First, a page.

Rosenberg opened up the Q&A by inquiring about how all of the panelists came to be involved in the film. Wright shared that she had already worked on an archive-heavy documentary, so she felt like she could take on the challenge of bringing the book, Stuntwomen: The Untold Hollywood Story, by Mollie Gregory to life. 

    Wright asked herself, “How can we bring this into the present [and] not just make it a history [documentary] but really, you know, what are stuntwomen doing today? And bring it up to the present and have some action in the movie so that it wouldn’t be all ‘talking heads.’”Stuntwomen Q&A

    Wright added that the timing of the documentary and its subject matter felt especially relevant as there have been movements in Hollywood recently to push for more inclusion of women, people of color, and members of the LGBTQ community in various roles behind the scenes. “We felt like this group of stuntwomen represented the bigger picture,” Wright said, “It was just sort of this microcosm of what was happening in the whole industry [and] all the things that [women have] been fighting for for all these years.”

    Rosenberg asked Johnston what the film meant to her as a stuntwoman. “One of the questions I always get asked is ‘how do you become a stuntwoman and why are you a stuntwoman?’” said Johnston. “This is so important to share vital information about how we do things and why we do things.” She added that the film taught her about the history of stuntwomen in the earlier days of the film industry, “I learned how much these women paved the way for us.”

    Though strides have been made for the stuntwoman community in terms of job opportunities and safety, Wright and Johnston look forward to even more progress being made in the future.

    The New York Film Academy would like to thank April Wright, Michael Gruskoff, Marion Rosenberg, and Amy Johnston for sharing their riveting documentary and positive message about inclusion in Hollywood.

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    November 19, 2018 • #WomenOfNYFA, Documentary Filmmaking, Guest Speakers • Views: 2148

  • New York Film Academy (NYFA) Hosts Q&A with Cast & Crew of “Killer Under the Bed”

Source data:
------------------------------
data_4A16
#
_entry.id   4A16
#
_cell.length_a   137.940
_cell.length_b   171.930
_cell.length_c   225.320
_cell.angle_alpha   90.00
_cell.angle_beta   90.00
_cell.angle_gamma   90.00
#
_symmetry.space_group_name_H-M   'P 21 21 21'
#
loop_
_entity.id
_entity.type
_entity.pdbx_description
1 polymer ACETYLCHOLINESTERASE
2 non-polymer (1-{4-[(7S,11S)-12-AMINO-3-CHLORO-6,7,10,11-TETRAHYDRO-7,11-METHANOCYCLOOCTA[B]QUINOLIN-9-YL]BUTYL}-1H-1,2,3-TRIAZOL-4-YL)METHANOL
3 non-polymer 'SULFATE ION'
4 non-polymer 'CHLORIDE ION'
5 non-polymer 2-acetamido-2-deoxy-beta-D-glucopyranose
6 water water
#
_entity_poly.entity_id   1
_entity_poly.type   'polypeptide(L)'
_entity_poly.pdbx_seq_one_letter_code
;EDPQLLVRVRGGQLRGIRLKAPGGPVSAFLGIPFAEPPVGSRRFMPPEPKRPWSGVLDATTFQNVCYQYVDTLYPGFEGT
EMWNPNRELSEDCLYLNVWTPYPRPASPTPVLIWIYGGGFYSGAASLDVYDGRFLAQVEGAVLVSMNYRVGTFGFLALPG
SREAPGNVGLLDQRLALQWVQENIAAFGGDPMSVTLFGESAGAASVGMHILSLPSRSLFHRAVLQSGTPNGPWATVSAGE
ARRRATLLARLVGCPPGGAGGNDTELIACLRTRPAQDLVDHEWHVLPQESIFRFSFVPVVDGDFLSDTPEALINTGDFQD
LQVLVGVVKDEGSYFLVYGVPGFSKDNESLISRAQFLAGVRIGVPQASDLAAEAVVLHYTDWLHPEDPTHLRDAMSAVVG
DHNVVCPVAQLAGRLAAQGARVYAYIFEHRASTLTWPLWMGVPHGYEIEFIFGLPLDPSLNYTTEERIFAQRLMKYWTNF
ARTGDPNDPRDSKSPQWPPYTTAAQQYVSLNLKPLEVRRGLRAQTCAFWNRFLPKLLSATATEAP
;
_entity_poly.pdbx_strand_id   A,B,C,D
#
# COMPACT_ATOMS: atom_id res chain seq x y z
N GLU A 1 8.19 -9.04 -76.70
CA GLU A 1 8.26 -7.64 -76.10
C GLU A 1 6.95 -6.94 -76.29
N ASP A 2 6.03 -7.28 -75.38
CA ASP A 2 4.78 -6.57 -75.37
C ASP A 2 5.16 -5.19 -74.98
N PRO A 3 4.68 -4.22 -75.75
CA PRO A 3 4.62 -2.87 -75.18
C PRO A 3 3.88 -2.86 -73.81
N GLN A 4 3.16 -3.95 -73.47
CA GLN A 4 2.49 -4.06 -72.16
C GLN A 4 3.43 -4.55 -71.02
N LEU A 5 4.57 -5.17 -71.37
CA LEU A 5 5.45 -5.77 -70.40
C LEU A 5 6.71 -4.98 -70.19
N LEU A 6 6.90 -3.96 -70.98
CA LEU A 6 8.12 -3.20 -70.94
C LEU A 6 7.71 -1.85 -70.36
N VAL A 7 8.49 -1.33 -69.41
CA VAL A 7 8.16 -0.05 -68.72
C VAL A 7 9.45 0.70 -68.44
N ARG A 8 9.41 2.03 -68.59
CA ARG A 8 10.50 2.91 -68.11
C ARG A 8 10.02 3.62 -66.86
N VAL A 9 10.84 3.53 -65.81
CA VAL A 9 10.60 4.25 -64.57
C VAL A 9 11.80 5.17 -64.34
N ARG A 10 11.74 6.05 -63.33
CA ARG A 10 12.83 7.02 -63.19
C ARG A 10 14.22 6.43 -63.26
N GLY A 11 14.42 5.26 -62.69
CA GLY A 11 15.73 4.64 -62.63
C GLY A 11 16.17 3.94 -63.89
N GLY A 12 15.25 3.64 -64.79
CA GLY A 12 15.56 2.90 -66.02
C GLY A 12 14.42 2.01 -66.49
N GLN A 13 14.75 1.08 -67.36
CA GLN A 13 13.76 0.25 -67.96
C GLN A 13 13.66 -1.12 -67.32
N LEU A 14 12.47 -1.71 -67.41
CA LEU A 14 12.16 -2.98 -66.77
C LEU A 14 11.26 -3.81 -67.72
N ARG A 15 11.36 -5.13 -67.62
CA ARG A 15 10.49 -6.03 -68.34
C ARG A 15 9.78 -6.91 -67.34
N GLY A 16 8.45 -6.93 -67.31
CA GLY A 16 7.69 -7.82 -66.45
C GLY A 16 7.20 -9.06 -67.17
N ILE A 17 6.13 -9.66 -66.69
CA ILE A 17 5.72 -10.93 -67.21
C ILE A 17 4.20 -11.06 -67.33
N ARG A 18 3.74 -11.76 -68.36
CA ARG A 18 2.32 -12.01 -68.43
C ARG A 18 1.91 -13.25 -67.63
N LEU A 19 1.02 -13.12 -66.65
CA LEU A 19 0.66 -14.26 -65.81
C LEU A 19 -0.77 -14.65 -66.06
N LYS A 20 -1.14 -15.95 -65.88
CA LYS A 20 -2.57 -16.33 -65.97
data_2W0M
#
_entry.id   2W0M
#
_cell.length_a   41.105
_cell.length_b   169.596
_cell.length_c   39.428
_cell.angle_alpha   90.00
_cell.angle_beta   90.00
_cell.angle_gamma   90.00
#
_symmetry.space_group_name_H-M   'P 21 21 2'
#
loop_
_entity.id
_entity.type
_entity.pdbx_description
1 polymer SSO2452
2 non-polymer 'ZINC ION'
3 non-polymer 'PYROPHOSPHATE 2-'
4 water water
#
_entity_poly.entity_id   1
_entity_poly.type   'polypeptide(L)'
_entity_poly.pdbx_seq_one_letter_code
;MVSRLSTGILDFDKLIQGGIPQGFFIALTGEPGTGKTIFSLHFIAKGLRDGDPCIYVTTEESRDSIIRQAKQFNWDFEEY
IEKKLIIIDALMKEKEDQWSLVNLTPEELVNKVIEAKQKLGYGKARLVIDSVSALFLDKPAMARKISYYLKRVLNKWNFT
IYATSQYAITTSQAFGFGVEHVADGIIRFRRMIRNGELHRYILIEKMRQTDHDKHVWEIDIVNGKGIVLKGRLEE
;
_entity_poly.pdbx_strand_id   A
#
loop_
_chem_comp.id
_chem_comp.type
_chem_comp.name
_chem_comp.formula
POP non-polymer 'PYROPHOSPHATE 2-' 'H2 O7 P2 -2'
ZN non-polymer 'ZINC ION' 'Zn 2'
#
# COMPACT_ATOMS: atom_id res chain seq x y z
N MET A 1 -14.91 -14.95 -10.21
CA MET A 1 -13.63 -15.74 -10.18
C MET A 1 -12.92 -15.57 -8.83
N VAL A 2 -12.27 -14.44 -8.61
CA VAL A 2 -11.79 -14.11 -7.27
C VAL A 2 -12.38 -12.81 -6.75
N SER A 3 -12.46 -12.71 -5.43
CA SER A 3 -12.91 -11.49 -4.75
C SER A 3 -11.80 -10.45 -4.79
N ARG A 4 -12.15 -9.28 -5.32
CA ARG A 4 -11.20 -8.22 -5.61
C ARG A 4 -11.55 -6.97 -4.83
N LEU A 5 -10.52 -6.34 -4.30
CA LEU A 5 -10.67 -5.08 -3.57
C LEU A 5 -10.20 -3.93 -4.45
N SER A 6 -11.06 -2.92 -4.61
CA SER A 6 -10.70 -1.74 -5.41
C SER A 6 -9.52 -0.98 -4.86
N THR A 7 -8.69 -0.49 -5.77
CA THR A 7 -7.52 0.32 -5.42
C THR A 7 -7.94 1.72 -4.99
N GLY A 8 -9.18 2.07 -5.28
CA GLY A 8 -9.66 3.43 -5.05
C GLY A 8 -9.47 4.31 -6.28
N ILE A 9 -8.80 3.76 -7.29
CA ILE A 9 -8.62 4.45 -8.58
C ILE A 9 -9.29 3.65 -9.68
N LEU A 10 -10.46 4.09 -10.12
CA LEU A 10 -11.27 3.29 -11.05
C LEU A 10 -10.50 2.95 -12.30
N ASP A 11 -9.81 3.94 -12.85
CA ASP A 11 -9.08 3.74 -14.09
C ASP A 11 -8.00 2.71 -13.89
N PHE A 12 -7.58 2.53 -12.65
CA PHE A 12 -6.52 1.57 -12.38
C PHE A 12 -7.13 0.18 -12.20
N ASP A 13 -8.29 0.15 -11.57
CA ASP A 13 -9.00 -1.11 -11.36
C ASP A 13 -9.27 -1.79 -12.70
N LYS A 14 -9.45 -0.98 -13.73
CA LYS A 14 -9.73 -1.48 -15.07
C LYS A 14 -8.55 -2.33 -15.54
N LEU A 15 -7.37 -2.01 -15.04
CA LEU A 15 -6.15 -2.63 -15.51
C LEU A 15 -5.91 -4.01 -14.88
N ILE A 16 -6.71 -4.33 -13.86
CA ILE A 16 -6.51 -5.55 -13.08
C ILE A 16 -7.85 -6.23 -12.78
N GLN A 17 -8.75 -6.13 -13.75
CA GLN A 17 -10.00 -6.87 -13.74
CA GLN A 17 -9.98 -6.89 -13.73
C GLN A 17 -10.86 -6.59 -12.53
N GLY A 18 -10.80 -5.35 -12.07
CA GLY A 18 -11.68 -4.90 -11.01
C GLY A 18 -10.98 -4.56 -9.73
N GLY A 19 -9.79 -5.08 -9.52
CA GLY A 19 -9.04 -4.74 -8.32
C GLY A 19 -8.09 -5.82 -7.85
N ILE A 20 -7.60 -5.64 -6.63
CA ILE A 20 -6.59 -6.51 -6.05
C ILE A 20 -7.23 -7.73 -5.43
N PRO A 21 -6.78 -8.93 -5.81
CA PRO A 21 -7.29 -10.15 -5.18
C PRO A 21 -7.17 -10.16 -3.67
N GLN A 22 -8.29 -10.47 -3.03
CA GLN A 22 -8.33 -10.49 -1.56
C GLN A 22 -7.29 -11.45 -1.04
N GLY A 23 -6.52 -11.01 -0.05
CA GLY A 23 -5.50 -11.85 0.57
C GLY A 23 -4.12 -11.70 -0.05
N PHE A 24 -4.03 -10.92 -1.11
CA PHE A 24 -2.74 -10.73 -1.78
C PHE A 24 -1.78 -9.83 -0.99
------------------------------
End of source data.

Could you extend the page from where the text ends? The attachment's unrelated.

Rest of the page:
FacebooktwitterredditpinterestlinkedinmailKiller Under the BedOn Friday, October 26, New York Film Academy (NYFA) hosted a screening of Lifetime’s Killer Under the Bed (2018), followed by a Q&A with director and NYFA instructor, Jeff Hare; producer, Ken Sanders; director of photography, Brad Rushing; and stars, Brec Bassinger and Madison Lawlor. The event was moderated by NYFA instructor, David Newman.

    Hare is a writer, director, and filmmaking instructor at New York Film Academy’s Los Angeles campus, and has been working as a director of thrillers for the Lifetime channel for the last few years (A Lover Betrayed, Psycho In-Law, Nanny Killer).

    Sanders is a prolific producer for the Lifetime channel who has accumulated over 60 movie credits in the last 30 years (Accused at 17, Double Daddy, Stalked by My Doctor).

    Rushing’s career as a director of photography began with some small features in the 1990s then expanded into the music industry with music videos for Eminem, Mariah Carey, Britney Spears, Blink-182 and more. Rushing then moved back to film and television, and ultimately made his way to the Lifetime channel where he now works as a DP on many of its thrillers.

    Bassinger is an actress known for her roles in ABC’s The Goldbergs and Nickelodeon’s Bella and the Bulldogs and School of Rock. Lawlor is an actress known for her roles on TNT’s Franklin and Bash, Netlfix’s Dear White People, and the film, Daddy Issues (2018). The film also stars Kristy Swanson, eponymous star of the original Buffy the Vampire Slayer.

    Moderator David Newman opened up the Q&A by asking about the inspiration for the film. Producer Ken Sanders explained that he was approached by the film’s writer about producing a movie about a voodoo doll; Sanders knew that there would have to be more meat to the story to get executive producers interested, so he began thinking about the topic. 

    Sanders then remembered a TV movie from his childhood that “terrified a generation” called Trilogy of Terror; in this film, the protagonist struggles to escape from an evil doll she purchases at an antique shop. Sanders decided to combine the voodoo concept and the evil doll concept into one, and, in a sense, remake Trilogy of Terror for a modern audience. It was important to him, though, that this film appeal to “multiple markets” and not just a “hardcore horror audience.”